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We have given our users privilege to take snapshots. But now it is uncontrollable and people started taking meaningless snapshots and never deleting it.

Due to this we are facing performance issue, Disk space overloaded issue and etc.

I would like to prevent users from taking snapshots beyond certain limit. For example. Users may not be allowed to take more than 3 snapshots .

How to achieve this? ( We are using ESXi 4 and ESXi 4.1 and VMware Vsphere )

If it can't be prevented , atleast is there a mechanism to alert me when user creating more than 3 snapshots?

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up vote 2 down vote accepted

In the short term, I recommend you remove the ability for your users to take snapshots, and have them put in an email/ticket request for a snapshot.

In the long term, I recommend you look into workflow automation that will give you more control over snapshots.

PowerCLI - Create a small script that allows a user to take snapshots, but limits the amount of snapshots. Also, you should absolutely run a scheduled script to clean up snapshots older than 24 hours old. You can also put a GUI on your scripts if your users are scared of the command line.

vCenter Orchestrator - Create easy to use graphical workflows for your users to manage snapshots. Harder to set up, but the possibilities at that point are endless.

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Firstly I'm not aware of any way to achieve what you're looking for. Secondly VMFS snapshots are really a short term temporary type of snapshot, not only do they cut into performance heavily but they take a long time to remove. As such I think you've caused this problem yourself by assuming users know these things and would use them responsibly. I'd revoke the right and start what will be a long process of removing all the snaps.

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Thanks for useful information. I think some way must be there. If not preventing if it alerts me that's also would do half good thing than nothing. I have edited my question accordingly – Samselvaprabu Jan 4 '12 at 9:12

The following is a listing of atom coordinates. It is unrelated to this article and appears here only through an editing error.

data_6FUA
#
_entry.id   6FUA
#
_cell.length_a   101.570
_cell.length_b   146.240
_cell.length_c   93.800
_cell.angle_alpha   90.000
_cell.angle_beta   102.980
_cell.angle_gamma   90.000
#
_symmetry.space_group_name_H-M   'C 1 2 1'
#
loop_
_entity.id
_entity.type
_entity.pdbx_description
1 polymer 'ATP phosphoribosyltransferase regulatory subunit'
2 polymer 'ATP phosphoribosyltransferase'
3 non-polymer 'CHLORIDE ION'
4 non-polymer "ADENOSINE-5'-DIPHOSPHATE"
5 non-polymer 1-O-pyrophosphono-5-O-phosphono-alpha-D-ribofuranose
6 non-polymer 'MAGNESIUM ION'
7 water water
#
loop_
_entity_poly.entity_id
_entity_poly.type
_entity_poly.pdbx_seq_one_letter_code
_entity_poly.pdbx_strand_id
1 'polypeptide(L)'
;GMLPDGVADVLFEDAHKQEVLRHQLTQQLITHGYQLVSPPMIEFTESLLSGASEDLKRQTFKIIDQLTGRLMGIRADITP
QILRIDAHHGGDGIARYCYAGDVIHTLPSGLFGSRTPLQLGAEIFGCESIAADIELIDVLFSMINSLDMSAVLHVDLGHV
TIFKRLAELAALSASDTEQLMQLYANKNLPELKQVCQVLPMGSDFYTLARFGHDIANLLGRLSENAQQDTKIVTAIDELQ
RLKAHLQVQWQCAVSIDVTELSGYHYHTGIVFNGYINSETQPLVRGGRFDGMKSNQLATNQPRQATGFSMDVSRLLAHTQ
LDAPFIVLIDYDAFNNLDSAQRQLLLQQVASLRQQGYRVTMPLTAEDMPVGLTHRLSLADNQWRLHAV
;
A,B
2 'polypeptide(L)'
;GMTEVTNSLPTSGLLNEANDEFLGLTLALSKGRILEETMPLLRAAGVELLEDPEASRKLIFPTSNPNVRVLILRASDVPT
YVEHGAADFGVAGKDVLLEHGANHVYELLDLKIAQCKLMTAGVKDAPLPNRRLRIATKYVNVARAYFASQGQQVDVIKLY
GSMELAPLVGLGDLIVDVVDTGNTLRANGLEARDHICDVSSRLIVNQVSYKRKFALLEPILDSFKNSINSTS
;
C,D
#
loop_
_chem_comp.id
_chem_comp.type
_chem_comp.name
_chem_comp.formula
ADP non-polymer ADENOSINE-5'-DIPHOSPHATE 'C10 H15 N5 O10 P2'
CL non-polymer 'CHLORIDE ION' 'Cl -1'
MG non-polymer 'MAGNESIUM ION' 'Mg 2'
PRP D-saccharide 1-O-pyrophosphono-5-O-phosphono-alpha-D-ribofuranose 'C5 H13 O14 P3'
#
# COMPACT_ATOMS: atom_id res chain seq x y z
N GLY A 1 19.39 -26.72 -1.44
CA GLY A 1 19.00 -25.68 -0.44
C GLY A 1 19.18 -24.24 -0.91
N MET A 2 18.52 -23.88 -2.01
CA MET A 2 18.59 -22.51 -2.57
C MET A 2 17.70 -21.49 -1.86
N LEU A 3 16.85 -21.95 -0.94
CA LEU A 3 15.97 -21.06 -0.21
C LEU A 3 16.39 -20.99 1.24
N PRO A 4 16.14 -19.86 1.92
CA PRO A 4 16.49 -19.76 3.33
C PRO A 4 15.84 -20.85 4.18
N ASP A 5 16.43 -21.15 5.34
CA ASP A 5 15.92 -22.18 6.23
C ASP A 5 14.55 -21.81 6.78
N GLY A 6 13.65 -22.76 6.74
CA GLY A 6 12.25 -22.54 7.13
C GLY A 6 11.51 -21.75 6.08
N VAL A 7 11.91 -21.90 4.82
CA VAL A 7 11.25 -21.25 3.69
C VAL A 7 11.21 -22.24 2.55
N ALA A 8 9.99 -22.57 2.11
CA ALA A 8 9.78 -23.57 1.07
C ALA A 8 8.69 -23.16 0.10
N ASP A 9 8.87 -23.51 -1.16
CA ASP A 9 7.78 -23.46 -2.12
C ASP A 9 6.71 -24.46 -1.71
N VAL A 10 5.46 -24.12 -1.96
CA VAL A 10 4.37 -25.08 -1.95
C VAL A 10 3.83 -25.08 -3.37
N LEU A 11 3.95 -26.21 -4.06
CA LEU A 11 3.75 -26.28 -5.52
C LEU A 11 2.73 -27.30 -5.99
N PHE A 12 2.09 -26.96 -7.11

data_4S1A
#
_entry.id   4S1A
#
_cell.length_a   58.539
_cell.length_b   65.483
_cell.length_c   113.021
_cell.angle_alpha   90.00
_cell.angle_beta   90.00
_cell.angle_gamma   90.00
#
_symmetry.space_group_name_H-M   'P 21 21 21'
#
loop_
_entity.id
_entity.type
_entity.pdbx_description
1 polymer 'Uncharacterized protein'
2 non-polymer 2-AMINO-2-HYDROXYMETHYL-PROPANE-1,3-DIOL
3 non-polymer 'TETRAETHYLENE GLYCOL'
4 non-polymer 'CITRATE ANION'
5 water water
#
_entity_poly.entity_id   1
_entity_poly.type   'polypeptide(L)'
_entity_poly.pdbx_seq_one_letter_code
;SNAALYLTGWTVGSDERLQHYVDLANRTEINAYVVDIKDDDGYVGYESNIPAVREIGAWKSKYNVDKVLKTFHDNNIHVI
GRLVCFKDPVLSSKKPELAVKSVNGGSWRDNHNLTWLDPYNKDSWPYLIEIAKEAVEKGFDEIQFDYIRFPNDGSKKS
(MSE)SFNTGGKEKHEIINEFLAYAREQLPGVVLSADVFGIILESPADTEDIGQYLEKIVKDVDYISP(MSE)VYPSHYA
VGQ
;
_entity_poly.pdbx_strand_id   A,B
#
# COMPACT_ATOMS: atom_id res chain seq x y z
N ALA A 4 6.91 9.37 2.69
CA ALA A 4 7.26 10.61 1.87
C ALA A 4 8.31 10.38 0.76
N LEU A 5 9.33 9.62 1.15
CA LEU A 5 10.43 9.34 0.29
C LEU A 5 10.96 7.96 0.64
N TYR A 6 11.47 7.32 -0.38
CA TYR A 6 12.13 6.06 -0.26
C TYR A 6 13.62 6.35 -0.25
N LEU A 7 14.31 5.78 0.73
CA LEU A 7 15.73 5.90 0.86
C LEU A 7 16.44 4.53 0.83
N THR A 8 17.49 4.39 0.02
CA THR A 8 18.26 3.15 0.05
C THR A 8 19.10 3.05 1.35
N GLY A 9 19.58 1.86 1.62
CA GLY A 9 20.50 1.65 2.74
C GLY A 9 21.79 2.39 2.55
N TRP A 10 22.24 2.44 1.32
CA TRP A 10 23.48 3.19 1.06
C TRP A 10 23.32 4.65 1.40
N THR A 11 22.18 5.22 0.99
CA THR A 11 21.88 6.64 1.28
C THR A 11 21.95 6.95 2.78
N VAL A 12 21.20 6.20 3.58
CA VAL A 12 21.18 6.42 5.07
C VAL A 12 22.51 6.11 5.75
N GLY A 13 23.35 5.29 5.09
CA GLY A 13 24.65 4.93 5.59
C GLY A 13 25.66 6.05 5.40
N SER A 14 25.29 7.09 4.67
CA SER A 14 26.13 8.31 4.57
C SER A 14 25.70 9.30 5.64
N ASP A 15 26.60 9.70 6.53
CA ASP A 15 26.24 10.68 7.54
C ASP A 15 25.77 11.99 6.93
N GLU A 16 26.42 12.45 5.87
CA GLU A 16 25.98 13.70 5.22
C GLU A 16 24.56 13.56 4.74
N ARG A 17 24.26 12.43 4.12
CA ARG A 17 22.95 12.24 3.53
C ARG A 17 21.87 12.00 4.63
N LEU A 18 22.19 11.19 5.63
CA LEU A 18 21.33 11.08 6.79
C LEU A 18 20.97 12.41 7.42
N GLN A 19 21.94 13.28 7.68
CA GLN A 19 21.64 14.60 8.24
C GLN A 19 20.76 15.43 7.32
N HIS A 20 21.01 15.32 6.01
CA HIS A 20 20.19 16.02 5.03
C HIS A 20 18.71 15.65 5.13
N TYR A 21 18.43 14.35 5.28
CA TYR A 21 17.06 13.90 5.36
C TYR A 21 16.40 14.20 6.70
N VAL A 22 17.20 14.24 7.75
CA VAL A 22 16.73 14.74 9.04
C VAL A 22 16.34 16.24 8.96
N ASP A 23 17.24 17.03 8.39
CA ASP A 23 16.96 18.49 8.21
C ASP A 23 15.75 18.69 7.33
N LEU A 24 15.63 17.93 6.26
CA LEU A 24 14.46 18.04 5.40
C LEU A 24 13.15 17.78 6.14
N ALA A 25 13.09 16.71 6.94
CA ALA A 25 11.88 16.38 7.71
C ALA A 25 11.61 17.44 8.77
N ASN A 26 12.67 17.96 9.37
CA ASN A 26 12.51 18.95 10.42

Ok, understood but what I'm saying is that you really don't want them to have 3 snaps at all if you can. – Chopper3 Jan 4 '12 at 10:29
I will explain the case . Our VMs are build machines. So in my project release 1 , I would have used vs2008 , Silverlight some old version. And i would take snapshot. Then for next release softwares will be changed Vs2010 , silverlight latest version and etc. Some times after a year customers would come back to us and ask for patch. Our only survival point is go to version 1 snapshot. I can never remove it. But if it cross more than 3 snaps , it is better to have new VM. – Samselvaprabu Jan 4 '12 at 10:33
Why don't you just either backup or clone the VMs rather than snapping? if you have to do snaps from within ESX/i then consider getting a SAN that supports snaps and VAAI and let that offload the work for you. – Chopper3 Jan 4 '12 at 10:44
If i clone VM , I may need more space. Isn't it? For ex. Our VMs are 20 GB in size. for 3 snaps if i take 3 clones , won't it be a overloading? – Samselvaprabu Jan 4 '12 at 11:07

What can easily be done in production esx environments when I've had to allow snaps is set an alarm on snap creation, which then kicks off a powershell script to remove snaps on the vm older than 2 days. In your case you could count the snaps and have it send an email (or whatever action you like). This kind of functionality is why the snap alarm was added.

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I have no experience with snapshot limitations, but VMware document What Is New in VMware vSphere™ 4: Storage has the following entry:

Improved Storage Resources Control

As the scope of storage resources have increased significantly with large deployments of virtualization environments, so has the need for greater automation and control of these resources. In the vSphere release, vCenter has been enhanced with several new storage specific capabilities to help the virtual administrator manage these environments with a higher degree of control. These enhancements provide administrators with proactive alerts and alarms to address issues before they interrupt the availability of applications running on those resources. vCenter allows setting permissions and quota limits on datastores, as well as per VM.

I think you could try working with quotas to achieve what you want.

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